In this session, two Learning Designers will share their experiences of designing and developing a fully blended BSc programme in Medical Biosciences at Imperial College London. The programme is delivered through a flipped classroom method, whereby students study assigned online materials prior to face-to-face teaching sessions and demonstrate their understanding of this bespoke pre-session content through various group application activities in class.
We will critically reflect on the collaboration between learning designers, academics and students, noting how feedback from stakeholders has influenced the design and development of the online component of the programme. Specifically, we will discuss students’ feedback on online materials, gathered throughout the first year of running the programme with the cohort of 69 students. We will show how this feedback confirms that the success of the online part of a blended course relies on the principles of constructive alignment of content, building in appropriate scaffolding and engaging learners through making content both relevant at the conceptual level and relatable at the emotional level. Based on the challenges and constraints we encountered, we will present specific examples of activities, assets and technologies we have implemented to address them.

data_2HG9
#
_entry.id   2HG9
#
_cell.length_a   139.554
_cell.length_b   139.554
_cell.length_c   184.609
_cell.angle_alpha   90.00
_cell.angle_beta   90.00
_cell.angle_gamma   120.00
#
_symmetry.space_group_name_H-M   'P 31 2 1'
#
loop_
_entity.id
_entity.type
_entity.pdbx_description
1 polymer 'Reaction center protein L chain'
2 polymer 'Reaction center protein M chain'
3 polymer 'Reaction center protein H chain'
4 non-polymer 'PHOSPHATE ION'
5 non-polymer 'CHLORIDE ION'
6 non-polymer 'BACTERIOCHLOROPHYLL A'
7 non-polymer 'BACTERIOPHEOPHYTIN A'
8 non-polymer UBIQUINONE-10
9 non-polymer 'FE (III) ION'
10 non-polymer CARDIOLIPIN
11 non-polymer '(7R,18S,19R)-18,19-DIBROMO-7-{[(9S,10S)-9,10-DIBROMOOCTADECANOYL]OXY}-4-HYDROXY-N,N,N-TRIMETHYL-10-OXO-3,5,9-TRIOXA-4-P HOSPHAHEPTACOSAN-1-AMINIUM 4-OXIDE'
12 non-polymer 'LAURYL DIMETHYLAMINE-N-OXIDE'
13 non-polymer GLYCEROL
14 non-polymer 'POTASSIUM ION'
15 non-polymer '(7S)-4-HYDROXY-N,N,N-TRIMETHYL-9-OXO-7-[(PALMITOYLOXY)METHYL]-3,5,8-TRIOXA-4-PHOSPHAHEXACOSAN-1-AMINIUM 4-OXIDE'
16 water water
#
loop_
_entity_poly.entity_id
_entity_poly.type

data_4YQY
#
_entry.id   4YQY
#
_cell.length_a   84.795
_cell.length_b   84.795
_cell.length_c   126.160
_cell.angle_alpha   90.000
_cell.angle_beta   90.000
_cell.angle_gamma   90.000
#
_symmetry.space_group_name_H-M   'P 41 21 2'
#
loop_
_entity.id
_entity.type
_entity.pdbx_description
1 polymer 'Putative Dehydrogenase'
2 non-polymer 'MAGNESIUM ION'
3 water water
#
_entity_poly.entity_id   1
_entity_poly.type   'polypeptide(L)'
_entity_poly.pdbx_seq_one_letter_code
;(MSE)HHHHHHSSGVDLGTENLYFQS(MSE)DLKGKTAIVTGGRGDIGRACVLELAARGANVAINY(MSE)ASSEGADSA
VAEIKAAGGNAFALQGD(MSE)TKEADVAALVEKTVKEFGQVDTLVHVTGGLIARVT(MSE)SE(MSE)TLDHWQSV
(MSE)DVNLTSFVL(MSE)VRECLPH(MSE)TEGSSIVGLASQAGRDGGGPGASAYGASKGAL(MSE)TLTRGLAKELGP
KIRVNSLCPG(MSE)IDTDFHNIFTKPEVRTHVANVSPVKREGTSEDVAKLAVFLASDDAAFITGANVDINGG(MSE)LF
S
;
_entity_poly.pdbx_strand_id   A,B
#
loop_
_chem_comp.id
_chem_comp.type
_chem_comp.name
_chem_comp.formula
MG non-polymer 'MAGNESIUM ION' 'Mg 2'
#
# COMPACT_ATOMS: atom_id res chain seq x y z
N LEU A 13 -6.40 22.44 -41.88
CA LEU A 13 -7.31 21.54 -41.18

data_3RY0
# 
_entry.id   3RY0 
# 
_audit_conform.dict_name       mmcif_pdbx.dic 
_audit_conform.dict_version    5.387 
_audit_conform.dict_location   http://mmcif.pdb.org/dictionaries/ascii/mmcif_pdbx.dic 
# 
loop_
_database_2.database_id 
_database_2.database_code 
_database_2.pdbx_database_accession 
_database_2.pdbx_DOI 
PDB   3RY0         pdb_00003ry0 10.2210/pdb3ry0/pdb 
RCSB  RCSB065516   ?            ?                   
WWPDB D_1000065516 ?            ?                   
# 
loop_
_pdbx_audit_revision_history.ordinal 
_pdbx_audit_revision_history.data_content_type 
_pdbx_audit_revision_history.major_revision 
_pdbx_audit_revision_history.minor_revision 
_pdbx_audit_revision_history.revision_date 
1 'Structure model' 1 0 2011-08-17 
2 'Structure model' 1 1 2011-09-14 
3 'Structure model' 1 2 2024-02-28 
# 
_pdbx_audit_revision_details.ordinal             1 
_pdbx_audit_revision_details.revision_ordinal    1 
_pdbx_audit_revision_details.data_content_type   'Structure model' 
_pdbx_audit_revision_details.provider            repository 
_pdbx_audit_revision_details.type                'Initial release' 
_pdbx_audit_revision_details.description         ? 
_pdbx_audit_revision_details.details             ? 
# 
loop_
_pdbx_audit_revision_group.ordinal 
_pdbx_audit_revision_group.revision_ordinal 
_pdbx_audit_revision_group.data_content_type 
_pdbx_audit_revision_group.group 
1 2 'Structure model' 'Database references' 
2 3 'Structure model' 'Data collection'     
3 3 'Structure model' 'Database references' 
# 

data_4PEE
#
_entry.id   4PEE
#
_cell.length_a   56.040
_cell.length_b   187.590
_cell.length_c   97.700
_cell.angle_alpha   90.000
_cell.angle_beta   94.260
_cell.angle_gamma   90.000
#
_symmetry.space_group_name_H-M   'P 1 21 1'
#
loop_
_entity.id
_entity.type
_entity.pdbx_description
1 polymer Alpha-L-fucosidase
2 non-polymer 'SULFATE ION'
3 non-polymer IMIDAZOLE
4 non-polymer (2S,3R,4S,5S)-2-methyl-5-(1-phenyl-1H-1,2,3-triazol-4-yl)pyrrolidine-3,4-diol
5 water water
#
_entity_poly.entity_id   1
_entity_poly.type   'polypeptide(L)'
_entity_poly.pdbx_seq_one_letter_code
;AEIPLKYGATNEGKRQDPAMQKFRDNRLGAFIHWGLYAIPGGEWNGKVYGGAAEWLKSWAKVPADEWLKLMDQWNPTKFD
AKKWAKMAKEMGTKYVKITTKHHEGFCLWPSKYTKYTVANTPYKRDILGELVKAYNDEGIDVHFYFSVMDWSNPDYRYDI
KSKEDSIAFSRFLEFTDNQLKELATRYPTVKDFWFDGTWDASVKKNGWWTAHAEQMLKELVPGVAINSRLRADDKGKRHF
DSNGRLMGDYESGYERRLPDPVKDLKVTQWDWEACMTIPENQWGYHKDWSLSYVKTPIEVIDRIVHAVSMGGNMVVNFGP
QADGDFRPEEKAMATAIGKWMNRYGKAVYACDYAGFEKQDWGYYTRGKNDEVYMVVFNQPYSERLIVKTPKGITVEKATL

This talk will be useful to varied audiences, including teachers, learning designers, academic developers, content developers and learning technologists, who are thinking about implementing blended or flipped scenarios in their provision and are looking for effective online solutions. It can also be useful for managers who wish to get an understanding of the resources required to develop a programme of this scale.
Session content: evaluation and reflection
This session is based on our experience of designing and developing a fully blended BSc programme, including feedback received from the students studying on the course. We will discuss how this feedback as well as the various constraints and challenges encountered have informed our practice.
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Resources for participants